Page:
One of the hottest topics among Migraine patients, researchers, Migraine specialists, and others concerned with Migraine is the new GCRP Migraine medications in development. These new medications have been in the news quite a bit lately. Unfortunately, some of the headlines and even the articles haven’t been very accurate, and have left some of us confused and uncertain about whether they’re talking about these new CGRP medications or something else entirely.
In this NBC News video, we have the opportunity to hear from a patient who has been getting one of the new CGRP medications in a clinical trial and from Migraine and headache specialist David Kudrow, M.D., who is conducting one of the clinical trials.
Four pharmaceutical companies have CGRP Migraine medications in clinical trials:
- Alder Pharmaceuticals
- Eli Lilly and Company
- Teva Pharmaceuticals
If the clinical trials continue going as well as they are at this time, we could see one or more of these medications reach the market in 2018. These medications have the potential to revolutionize Migraine treatment as they’d be the only medications available that were developed specifically for Migraine prevention.
The method of administering these medications is also vastly different from current Migraine preventive medications. They are injections or infusions, and instead of being taken daily, they are injected or infused at intervals of two weeks to one month.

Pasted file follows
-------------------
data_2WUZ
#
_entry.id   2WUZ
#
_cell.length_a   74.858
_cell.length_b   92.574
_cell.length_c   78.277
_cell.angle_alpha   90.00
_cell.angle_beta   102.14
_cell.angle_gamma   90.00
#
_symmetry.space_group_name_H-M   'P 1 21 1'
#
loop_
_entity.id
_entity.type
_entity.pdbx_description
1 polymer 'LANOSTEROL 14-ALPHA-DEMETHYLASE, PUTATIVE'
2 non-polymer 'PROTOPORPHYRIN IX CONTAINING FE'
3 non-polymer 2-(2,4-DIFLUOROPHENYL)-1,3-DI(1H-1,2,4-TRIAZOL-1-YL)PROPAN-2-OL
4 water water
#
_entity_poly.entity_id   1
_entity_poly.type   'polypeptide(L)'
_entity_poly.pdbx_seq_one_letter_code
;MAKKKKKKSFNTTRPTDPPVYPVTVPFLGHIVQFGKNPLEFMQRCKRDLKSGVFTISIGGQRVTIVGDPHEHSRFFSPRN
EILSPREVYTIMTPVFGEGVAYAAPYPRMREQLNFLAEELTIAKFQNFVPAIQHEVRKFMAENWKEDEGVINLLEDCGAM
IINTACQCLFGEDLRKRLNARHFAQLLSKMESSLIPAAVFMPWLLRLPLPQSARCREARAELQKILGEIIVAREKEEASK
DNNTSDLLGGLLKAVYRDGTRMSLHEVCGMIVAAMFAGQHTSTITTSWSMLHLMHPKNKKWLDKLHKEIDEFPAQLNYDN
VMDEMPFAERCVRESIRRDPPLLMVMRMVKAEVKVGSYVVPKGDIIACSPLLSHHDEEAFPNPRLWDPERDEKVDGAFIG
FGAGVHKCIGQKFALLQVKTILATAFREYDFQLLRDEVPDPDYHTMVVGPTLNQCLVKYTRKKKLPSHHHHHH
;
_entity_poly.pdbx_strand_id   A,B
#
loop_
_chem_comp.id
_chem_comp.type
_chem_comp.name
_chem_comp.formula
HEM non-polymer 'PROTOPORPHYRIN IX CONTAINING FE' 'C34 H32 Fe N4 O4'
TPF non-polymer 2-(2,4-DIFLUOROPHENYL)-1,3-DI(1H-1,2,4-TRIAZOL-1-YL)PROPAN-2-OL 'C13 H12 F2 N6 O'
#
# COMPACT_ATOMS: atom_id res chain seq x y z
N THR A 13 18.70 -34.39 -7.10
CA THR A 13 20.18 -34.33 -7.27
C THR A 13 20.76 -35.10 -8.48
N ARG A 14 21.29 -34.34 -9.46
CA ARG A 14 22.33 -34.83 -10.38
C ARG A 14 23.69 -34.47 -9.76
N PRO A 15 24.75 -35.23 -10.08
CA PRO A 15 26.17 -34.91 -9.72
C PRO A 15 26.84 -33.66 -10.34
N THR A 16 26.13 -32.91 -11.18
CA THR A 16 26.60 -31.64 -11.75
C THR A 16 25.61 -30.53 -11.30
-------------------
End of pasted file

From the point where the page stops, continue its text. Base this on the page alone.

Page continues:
Of major concern is the estimate of the annual cost of using these medications at $10,000. The two main questions this estimate raises are:
- Will health insurance companies cover this cost?
- How will people without insurance be able to afford to use these medications?
While the estimated $10,000 per year to use one of these medications seems high, it’s no more than I paid when I was using Botox for chronic Migraine. It’s also no higher than the cost of brand-name Topamax, when I used it more than 15 years ago.
Although insurance companies will most likely be difficult about covering these new medications, once they’re FDA approved and “standard of care,” they should begin covering them. As with other medications, the pharmaceutical companies will most likely have patient-assistance programs for patients without health insurance coverage.
See more helpful articles:
Deo, Parminder. New Drugs May Stop Migraine Before They Start. NBCNews.com February 24, 2017.
Reviewed by David Watson, MD.
© Teri Robert, 2017.
Teri Robert is a leading patient educator and advocate and the author of Living Well with Migraine Disease and Headaches. A co-founder of the Alliance for Headache Disorders Advocacy and the American Headache and Migraine Association, she received the National Headache Foundation’s Patient Partners Award and a Distinguished Service Award from the American Headache Society. Teri can be found on her website, and blog, Facebook, Twitter, StumbleUpon, Pinterest, LinkedIn, and Google+.